helicopter carrying dozens of soldiers heading for home leave
Sunday, killing 16 and wounding 20 in the deadliest strike
against U.S. forces since they invaded Iraq in March.
Witnesses said the attackers used missiles — a sign of the
increasing sophistication of Iraq’s elusive anti-U.S. fighters.
Three other Americans were killed in separate attacks
Sunday, including one 1st Armored Division soldier in
Baghdad and two U.S. civilians working for the U.S. Army
Corps of Engineers in Fallujah. All three were victims of road
side bombs, the military said.
Sunday’s death toll was the highest for American troops
since March 23 — the first week of the invasion that ousted
Saddam Hussein — and the attack represented a major escala
tion in the campaign to drive the U.S.-led coalition out of the
The giant helicopter was ferrying the soldiers on their way
for leave outside Iraq when two missiles streaked into the sky
and slammed into the rear of the aircraft, witnesses told The
Associated Press. It crashed in flames in farmers’ fields west of
“It’s clearly a tragic day for America,” Defense Secretary
Donald H. Rumsfeld said in Washington. “In a long, hard war,
we’re going to have tragic days. But they’re necessary. They’re
part of a war that’s difficult and complicated.”
Like past attacks on U.S. forces and a string of suicide
bombings that killed dozens in Baghdad the past week, U.S.
coalition officials blamed either Saddam loyalists or foreign
fighters for the strike outside Fallujah, a center of Sunni
Muslim resistance to the U.S. occupation.
President Bush, who was at his Texas ranch Sunday, refused
to personally comment on the attacks. He spent the day out of
public view — a “down” day between campaign appearances
Saturday and Monday.
See Crash on page 2
Missile shoots down
An attack by insurgents using a
shoulder-fired missile downed a
U.S. Chinook helicopter south of
Fallujah killing 15 soldiers and
wounding 21. It was the deadliest
single attack on American troops
since the start of war.
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Fallujah . 0 Ba 9 hdad
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15 dead, 21
SOURCES: Associated Press AP
FDA: Byproducts of cloned animals appear safe
FORT WORTH (AP) — Cattle are quietly
being cloned and sold for high prices as the live
stock industry anticipates government approval for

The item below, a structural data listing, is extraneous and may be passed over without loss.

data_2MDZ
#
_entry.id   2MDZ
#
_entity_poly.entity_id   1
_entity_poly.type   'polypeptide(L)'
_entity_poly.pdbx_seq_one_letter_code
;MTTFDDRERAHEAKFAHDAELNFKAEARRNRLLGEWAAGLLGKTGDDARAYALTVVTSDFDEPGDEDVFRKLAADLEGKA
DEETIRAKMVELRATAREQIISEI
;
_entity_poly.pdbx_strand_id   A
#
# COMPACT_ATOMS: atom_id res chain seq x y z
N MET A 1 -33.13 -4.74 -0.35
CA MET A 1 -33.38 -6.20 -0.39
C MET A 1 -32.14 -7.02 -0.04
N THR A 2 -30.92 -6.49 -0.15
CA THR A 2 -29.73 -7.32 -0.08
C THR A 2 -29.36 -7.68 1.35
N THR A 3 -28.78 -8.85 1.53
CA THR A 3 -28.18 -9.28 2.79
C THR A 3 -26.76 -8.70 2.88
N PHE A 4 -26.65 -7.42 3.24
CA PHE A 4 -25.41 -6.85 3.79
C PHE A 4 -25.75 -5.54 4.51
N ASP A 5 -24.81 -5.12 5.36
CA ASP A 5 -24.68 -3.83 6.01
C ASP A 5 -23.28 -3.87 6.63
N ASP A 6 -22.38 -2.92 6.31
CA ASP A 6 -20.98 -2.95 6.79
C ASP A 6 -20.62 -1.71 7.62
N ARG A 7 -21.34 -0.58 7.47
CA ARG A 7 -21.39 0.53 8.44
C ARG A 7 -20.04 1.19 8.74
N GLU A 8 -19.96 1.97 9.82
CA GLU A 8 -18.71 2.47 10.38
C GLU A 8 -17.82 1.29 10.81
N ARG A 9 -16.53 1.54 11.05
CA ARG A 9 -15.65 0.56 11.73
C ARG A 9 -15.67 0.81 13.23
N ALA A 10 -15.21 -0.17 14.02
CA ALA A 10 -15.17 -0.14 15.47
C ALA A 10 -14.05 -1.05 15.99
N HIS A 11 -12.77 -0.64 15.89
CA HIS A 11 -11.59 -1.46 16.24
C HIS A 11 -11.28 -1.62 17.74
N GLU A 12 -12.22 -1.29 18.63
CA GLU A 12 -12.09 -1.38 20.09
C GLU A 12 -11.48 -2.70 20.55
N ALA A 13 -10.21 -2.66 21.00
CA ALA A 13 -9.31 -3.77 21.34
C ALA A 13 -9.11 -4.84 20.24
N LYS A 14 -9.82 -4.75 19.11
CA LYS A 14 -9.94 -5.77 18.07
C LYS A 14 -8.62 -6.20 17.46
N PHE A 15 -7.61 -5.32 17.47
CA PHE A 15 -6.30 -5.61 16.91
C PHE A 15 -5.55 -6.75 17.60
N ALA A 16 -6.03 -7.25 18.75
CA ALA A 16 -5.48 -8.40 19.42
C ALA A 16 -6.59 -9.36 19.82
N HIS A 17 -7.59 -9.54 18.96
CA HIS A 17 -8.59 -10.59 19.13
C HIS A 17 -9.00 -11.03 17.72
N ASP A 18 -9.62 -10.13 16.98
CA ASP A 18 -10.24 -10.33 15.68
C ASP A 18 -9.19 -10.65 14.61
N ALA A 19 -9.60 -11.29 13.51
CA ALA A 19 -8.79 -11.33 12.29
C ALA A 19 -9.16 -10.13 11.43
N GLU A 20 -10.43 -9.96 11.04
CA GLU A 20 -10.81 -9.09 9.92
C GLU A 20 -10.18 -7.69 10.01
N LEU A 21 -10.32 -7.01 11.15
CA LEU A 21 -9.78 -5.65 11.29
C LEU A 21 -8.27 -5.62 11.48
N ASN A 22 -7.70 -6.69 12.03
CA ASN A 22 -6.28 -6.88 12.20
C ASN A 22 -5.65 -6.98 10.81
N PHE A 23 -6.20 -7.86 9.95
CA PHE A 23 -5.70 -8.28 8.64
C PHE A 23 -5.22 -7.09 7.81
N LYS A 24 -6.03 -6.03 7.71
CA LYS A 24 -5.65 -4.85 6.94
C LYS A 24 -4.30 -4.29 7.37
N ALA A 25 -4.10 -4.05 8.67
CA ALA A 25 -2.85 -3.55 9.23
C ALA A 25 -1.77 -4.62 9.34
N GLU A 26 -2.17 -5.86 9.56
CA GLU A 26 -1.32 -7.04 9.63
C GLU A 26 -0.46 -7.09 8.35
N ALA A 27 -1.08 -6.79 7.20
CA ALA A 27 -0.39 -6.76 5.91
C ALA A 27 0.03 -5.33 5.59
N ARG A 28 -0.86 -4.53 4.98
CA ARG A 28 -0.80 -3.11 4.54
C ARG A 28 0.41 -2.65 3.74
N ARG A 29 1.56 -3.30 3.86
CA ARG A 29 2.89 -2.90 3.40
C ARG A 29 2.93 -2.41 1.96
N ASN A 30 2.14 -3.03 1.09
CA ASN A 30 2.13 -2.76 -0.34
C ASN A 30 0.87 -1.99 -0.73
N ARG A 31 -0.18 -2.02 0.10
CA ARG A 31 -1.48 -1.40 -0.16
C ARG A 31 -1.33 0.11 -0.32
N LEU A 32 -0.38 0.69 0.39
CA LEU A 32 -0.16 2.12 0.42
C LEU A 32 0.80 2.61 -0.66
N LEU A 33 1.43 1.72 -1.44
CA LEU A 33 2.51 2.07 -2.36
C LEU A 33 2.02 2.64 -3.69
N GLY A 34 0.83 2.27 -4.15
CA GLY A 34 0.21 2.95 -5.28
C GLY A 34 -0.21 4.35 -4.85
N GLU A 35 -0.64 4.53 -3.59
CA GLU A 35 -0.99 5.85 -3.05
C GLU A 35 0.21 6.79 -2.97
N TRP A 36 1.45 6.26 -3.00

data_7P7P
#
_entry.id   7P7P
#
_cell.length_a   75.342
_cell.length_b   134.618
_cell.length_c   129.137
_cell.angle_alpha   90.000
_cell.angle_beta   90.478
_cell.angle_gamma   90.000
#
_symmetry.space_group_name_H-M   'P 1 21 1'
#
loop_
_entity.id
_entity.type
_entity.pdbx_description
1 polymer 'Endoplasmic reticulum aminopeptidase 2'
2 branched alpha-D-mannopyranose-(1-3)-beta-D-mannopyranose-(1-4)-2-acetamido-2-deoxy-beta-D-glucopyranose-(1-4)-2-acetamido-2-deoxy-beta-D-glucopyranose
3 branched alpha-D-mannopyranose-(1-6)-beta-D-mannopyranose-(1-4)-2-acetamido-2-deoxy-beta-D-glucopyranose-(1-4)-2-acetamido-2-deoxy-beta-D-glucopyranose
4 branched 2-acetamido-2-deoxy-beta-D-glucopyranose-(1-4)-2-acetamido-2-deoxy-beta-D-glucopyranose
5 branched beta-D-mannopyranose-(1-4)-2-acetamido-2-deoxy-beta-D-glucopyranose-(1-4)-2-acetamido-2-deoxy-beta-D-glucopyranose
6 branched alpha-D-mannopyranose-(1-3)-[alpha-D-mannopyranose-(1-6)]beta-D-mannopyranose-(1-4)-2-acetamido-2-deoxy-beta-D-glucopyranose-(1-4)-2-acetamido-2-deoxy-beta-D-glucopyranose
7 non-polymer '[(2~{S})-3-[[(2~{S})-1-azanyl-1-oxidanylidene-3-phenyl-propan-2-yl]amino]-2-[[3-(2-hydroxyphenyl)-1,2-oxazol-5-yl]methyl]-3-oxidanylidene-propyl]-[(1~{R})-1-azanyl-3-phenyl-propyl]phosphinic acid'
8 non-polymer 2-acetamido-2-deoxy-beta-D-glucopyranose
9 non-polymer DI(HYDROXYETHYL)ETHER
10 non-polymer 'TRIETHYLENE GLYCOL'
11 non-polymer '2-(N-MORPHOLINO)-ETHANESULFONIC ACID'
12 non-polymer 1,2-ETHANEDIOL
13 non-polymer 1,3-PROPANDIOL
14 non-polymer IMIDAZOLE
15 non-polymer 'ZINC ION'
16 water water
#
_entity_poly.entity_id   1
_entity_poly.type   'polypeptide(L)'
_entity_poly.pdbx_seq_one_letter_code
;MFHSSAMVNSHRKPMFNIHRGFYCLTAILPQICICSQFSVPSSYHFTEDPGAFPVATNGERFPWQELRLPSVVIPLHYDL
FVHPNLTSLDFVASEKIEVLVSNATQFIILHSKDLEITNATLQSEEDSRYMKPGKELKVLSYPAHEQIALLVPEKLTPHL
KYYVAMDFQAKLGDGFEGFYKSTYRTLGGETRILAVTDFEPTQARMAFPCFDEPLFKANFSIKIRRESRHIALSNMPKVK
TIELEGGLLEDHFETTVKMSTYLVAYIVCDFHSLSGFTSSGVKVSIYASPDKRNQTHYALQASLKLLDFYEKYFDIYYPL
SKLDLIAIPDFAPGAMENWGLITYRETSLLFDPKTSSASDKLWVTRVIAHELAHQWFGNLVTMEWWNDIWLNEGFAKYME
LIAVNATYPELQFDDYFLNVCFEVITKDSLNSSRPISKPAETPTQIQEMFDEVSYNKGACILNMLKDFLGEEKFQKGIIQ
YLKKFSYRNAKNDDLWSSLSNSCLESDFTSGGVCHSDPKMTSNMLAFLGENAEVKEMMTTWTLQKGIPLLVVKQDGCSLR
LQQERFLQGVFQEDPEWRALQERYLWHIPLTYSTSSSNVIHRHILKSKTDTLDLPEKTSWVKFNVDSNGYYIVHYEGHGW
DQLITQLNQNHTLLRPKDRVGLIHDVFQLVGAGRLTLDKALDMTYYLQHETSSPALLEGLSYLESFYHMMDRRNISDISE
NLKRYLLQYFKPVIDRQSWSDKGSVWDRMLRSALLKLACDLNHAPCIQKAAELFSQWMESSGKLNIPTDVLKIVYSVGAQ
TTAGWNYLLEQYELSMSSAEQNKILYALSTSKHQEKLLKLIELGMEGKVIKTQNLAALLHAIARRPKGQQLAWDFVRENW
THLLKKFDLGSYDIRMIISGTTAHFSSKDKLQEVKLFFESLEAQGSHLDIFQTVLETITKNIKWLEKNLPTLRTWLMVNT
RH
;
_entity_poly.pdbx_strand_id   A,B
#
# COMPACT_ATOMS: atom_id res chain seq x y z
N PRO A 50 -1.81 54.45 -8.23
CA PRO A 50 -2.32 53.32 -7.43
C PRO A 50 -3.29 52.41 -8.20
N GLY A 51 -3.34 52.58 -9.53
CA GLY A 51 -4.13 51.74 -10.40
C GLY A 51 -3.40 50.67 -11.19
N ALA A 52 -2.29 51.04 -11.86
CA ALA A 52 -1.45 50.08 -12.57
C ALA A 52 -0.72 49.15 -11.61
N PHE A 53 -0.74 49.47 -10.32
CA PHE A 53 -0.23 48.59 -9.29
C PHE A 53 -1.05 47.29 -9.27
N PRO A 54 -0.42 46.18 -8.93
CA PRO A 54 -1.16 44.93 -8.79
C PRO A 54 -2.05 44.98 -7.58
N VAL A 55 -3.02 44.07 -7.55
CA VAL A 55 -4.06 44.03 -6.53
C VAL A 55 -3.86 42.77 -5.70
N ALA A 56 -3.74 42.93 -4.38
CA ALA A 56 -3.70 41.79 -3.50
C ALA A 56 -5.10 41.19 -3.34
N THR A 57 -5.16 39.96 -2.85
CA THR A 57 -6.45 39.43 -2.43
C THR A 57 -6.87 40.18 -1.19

letting their offspring into the food chain, industry
Meat or milk derived from healthy cloned farm
animals appears safe to eat, the Food and Drug
Administration said Friday in its first attempt at
assessing questions about the emerging technology.
The FDA is still trying to decide if cloned farm
animals will require government approval before
being sold as food. That decision is expected to
take another year.
The cattle industry has voluntarily agreed to
keep products from cloned animals out of the
food supply. But in the meantime, there already
are as many as 300 cloned bulls in existence, said
Lisa Dryer of Biotechnology Industry
Organization, a Washington lobbying group.
And an Austin-based biotech firm, ViaGen, said
Friday that a cow cloned from a prodigious produc
ing animal was auctioned for $170,000 in Iberia, Mo.
Some members of Texas’ cattle circles have
reservations about whether cloning is commercially
practical. The cost of a cloned calf currently is esti
mated at $19,000. And some cloned animals devel
op health problems.
“A lot of those cloned animals have not been as
high performance as the animals they’ve been cloned
from,” Ernie Davis, professor of livestock marketing
at Texas A&M University, told the Fort Worth Star-
Telegram. “I think the jury is still out on cloning.”
But others said they are ready to consider the tech
nology to enhance their breeding stock.
“Look at it this way. It’s like duplicating
Michael Jordan until you have five Michael
Jordans on a team,” said Donald Brown, who runs
the cattle-breeding program at his family’s
Throckmorton ranch. “Cloning takes breeding to a
whole new level.”
By Jacquelyn Spruce
Some of the largest pieces of stone in America
will arrive this month at Texas A&M to be used
as a part of the construction of the 1999 Aggie
Bonfire Memorial, said memorial designer Bob
Shemwell of Overland Partners, Inc.
The stones, shipped from China, weigh more
than 35,000 pounds each, and Shemwell said
they’re so big a saw had to be imported from Italy
to cut them.
“There wasn’t a saw big enough in the entire
See Memorial on page 2
BONFIRE MEMORIAL CONSTRUCTION |
C6nstrucfion , oftRe ,l Sonf!reTfemonaf7sTfn9enway^nS*i? l sclYe3u!ey
to be complete in one year.
• The 140-foot perimeter ring will be composed of 27 granite blocks
• A visitor center will provide shade and restroom facilities
• Construction is not expected to hinder traffic
• Parking lot 51 will be extended for memorial visitors' parking
CRACIE ARENAS • THE BATTALIOt
SOURCE : OVERLAND PARTNERS, INC. OF SAN ANTONIO,
TEXAS A&M UNIVERSITY